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Discussion Starter #1
I have some unique (or so I've been told) challenges to being able to breastfeed. With our long-awaited third child on the way, I want to be as prepared as I can.<br><br>
A little background:<br>
Ds1 was ff'd from the start. Everyone around us discouraged bf'ing, even my then-OB. She said at my weight, it'd be toxic to the baby.<br>
Ds2 was breastfed just during my hospital stay. Due to the issues I'll describe, it just wasn't going to happen.<br><br><br>
The challenges:<br>
Huge boobs with flat nipples.<br>
Almost no support.<br>
And the biggest issue (I think)...I'm a childhood incest survivor. Unfortunately, it's colored so much of my thinking. Even though I know bf'ing is best, part of me (the very damaged part <img alt="" class="inlineimg" src="http://www.mothering.com/discussions/images/smilies/greensad.gif" style="border:0px solid;" title="greensad"> ) can't help but worry if I'll be hurting my child.<br><br>
I'm pretty set on giving breastfeeding a fair go this time. Since ds2 was born almost 7 years ago, I've been in therapy for my psych issues. I feel that will be critical during this time. I've tried to educate myself about breastfeeding in obesity and with flat nipples. And now I've got a circle of friends who are incredibly suportive of breastfeeding.<br><br><br>
So, what all can I do to ensure my breastfeeding success this time around? Do you think that the issues I face can be overcome?
 

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Congratulations on your upcoming new arrival!<br><br>
What a journey you've been on. No matter what you decide or try with this new baby, just taking the steps to get help for yourself will be incredibly beneficial for your children. I hope your counseling is helping you heal.<br><br>
I'd suggest exploring Kathleen Kendall-Tackett's work on mental health, depression, PTSD in new and breastfeeding mothers. Some good places to start: her blog at <a href="http://www.uppitysciencechick.com/Blog.html" target="_blank">http://www.uppitysciencechick.com/Blog.html</a> currently has a post about trauma and non-drug therapies. Her books are listed at <a href="http://www.kathleenkendall-tackett.com/books.html;" target="_blank">http://www.kathleenkendall-tackett.com/books.html;</a> your local LLL group or an IBCLC might have copies of them. I believe that Depression in New Mother has a section on incest survivors. There's also an article she wrote at the LLLI website here: <a href="http://www.llli.org/ba/May98.html" target="_blank">http://www.llli.org/ba/May98.html</a>.<br><br>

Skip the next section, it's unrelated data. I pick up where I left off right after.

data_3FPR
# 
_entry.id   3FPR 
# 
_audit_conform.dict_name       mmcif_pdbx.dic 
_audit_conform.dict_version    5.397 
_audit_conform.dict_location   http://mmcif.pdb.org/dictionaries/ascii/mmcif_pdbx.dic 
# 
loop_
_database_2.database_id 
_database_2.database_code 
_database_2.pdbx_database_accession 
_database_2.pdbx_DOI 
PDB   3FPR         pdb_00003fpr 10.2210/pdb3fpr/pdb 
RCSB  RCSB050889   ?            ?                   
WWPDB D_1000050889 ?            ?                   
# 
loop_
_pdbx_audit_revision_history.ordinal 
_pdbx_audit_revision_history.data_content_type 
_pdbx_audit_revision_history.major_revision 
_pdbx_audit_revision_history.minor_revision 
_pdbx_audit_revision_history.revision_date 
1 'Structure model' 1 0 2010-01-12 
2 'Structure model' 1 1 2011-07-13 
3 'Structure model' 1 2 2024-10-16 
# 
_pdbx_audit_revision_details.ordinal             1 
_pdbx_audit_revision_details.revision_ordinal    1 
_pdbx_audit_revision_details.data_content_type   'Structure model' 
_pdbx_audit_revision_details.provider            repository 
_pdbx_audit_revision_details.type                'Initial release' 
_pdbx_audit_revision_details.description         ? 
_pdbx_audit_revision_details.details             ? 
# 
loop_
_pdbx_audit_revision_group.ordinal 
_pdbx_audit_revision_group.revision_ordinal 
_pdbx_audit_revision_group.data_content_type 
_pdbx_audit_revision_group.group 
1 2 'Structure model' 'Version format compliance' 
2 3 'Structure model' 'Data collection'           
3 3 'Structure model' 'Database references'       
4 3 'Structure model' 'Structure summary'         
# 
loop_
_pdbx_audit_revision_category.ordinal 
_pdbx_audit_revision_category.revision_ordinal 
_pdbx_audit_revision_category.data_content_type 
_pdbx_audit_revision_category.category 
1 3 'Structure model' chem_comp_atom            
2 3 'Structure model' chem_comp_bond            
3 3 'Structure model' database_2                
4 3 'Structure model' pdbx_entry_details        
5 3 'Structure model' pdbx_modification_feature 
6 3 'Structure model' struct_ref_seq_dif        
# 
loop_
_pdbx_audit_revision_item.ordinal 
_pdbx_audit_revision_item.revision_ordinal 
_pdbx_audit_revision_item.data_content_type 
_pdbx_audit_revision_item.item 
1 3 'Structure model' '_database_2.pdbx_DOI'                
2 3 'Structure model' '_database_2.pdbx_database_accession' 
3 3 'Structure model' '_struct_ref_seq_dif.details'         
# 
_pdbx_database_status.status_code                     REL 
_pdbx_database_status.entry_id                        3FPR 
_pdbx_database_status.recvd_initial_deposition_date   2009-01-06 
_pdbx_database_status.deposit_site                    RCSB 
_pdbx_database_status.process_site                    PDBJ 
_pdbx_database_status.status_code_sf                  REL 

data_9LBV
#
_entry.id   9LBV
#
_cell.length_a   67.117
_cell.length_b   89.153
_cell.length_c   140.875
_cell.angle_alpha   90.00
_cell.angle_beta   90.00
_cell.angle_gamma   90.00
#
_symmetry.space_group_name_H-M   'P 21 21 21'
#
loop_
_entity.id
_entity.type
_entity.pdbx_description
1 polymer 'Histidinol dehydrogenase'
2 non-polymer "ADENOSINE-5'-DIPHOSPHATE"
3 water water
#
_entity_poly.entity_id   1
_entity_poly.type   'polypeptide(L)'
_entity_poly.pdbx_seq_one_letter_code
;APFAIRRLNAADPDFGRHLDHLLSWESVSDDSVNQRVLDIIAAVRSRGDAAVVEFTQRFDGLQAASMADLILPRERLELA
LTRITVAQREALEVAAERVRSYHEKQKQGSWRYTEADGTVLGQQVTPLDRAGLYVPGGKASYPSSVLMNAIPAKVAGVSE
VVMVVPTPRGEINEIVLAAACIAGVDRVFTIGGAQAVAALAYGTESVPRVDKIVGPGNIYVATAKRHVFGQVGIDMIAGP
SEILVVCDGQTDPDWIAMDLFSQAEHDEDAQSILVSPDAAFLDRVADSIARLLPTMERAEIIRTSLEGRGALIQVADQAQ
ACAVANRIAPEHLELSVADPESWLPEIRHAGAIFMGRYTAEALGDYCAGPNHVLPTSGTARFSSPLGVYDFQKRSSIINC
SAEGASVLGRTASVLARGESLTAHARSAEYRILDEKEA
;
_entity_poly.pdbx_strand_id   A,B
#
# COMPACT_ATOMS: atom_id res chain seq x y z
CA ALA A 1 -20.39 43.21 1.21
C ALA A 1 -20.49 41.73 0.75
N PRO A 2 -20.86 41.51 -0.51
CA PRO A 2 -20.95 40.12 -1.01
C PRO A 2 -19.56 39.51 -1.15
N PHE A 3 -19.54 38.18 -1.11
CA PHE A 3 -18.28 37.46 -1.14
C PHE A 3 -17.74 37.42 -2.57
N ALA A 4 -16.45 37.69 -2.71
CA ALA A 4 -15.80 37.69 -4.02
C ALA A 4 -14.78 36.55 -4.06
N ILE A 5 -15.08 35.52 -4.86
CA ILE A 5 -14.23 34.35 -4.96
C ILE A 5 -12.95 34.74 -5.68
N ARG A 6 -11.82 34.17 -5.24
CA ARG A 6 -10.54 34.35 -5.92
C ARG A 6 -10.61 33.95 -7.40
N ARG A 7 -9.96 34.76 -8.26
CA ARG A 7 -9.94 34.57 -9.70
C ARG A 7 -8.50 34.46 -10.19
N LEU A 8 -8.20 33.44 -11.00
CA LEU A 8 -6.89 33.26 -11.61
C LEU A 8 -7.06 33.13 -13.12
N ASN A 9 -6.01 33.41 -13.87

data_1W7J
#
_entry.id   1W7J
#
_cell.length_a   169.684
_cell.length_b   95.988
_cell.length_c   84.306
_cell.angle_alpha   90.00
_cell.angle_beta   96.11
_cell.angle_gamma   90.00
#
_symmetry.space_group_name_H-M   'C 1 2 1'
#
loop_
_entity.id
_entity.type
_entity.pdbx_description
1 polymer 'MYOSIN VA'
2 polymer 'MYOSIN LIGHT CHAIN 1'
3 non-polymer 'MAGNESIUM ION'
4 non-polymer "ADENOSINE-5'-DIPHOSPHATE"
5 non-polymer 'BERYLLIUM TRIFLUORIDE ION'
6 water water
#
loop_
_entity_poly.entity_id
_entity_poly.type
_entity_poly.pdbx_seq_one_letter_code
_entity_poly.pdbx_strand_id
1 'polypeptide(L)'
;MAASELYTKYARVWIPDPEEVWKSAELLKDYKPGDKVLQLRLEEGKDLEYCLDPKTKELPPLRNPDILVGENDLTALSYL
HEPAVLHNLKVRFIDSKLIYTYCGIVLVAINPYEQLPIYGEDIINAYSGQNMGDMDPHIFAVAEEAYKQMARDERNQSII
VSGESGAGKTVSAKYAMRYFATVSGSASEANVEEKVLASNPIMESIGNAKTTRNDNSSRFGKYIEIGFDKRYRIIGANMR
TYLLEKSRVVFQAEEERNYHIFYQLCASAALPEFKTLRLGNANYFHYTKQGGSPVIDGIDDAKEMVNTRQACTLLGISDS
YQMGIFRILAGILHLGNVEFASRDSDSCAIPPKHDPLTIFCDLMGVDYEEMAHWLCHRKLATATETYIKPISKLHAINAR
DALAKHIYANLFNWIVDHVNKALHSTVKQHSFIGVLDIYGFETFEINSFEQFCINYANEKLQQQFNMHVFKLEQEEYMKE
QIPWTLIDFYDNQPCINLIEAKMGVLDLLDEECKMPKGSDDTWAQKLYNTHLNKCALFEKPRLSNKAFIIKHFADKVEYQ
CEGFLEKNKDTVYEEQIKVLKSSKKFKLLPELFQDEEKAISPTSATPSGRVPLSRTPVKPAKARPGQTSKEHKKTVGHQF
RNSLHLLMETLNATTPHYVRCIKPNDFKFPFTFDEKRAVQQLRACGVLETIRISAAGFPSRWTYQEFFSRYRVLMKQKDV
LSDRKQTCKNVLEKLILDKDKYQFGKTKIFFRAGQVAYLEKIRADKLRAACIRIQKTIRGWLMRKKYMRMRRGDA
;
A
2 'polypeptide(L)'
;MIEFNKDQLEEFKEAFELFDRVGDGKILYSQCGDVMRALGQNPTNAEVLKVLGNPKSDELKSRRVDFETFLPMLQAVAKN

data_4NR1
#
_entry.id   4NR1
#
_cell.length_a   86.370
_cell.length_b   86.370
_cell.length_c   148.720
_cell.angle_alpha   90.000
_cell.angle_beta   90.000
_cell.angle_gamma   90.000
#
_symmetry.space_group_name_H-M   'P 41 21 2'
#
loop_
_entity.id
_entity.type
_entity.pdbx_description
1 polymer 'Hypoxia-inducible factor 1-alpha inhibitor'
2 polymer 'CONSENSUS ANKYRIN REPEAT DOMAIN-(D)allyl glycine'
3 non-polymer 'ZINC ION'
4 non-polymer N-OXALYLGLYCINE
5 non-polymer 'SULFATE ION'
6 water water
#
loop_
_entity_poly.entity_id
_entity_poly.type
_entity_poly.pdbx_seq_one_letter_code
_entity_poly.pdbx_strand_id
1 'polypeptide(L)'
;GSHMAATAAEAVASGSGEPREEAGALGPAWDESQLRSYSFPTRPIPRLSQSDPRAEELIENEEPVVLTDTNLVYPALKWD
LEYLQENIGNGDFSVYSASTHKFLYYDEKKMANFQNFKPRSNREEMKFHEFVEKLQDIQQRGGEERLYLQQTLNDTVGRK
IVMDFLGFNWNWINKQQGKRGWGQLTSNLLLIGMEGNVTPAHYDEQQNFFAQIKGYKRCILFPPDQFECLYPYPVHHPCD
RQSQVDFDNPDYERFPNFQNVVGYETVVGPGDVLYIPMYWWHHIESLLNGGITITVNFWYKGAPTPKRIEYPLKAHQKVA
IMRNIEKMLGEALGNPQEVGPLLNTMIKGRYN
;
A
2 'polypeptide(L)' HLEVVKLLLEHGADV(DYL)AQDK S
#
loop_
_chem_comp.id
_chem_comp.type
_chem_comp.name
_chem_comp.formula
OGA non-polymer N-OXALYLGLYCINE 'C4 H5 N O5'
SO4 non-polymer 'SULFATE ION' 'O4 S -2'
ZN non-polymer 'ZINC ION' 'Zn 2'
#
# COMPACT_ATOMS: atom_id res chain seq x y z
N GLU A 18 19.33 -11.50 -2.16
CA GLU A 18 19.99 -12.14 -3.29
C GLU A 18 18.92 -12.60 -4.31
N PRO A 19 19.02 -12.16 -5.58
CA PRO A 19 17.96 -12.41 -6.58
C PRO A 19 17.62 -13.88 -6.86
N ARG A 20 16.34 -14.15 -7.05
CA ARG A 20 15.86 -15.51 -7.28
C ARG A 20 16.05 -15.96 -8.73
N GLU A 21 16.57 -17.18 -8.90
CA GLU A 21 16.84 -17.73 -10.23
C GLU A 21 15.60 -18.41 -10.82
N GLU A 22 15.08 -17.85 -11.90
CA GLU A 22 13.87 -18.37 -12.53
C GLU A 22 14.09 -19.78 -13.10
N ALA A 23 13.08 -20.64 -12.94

As far as breastfeeding with large breasts and flat nipples. . . many women are successful with these challenges. Have you gotten in touch with your local LLL? A Leader can discuss ideas with you that might help. Plan on needing lots of physical support at first - a good nursing pillow that fits YOUR body or several bed pillows, towels or receiving blankets to support your breast. Learn about engorgement and how to avoid it, as it will make your nipples even flatter and make it challenging for baby to latch. There are other good ideas here: <a href="http://www.llli.org/llleaderweb/LV/LVMayJun89p35.html" target="_blank">http://www.llli.org/llleaderweb/LV/LVMayJun89p35.html</a>. I bet you can find other women here on the forums who've breastfed successfully with large breasts and flat nipples (you might try posting w/ that title. . .). There are also links here: <a href="http://www.kellymom.com/bf/concerns/mom/bfhelp-mother.html#large" target="_blank">http://www.kellymom.com/bf/concerns/...her.html#large</a>.<br><br>
Where are you giving birth? If at all possible, I'd look for a baby-friendly hospital, birth center, or homebirth with an experienced midwife. Getting support right away is so important. Whatever your birth plans, you might want to line up a meeting with an IBCLC about the time your milk comes in (earlier if baby won't latch).<br><br>
One more thing to consider. . . if breastfeeding feels too intimate, have you thought about pumping and feeding EBM? Maybe something to keep in mind as a back-up plan.
 

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Discussion Starter #3
Thank you so much for the links!<br>
Unfortunately, the closest LLL is in a town where the bus service does not go. Having no car kinda stinks.<br>
We're having a planned third c-section for the baby's birth. Our med center has lactation consultants on hand. From what I hear, they're much better then the ones at the hospital I delivered my youngest son in.<br>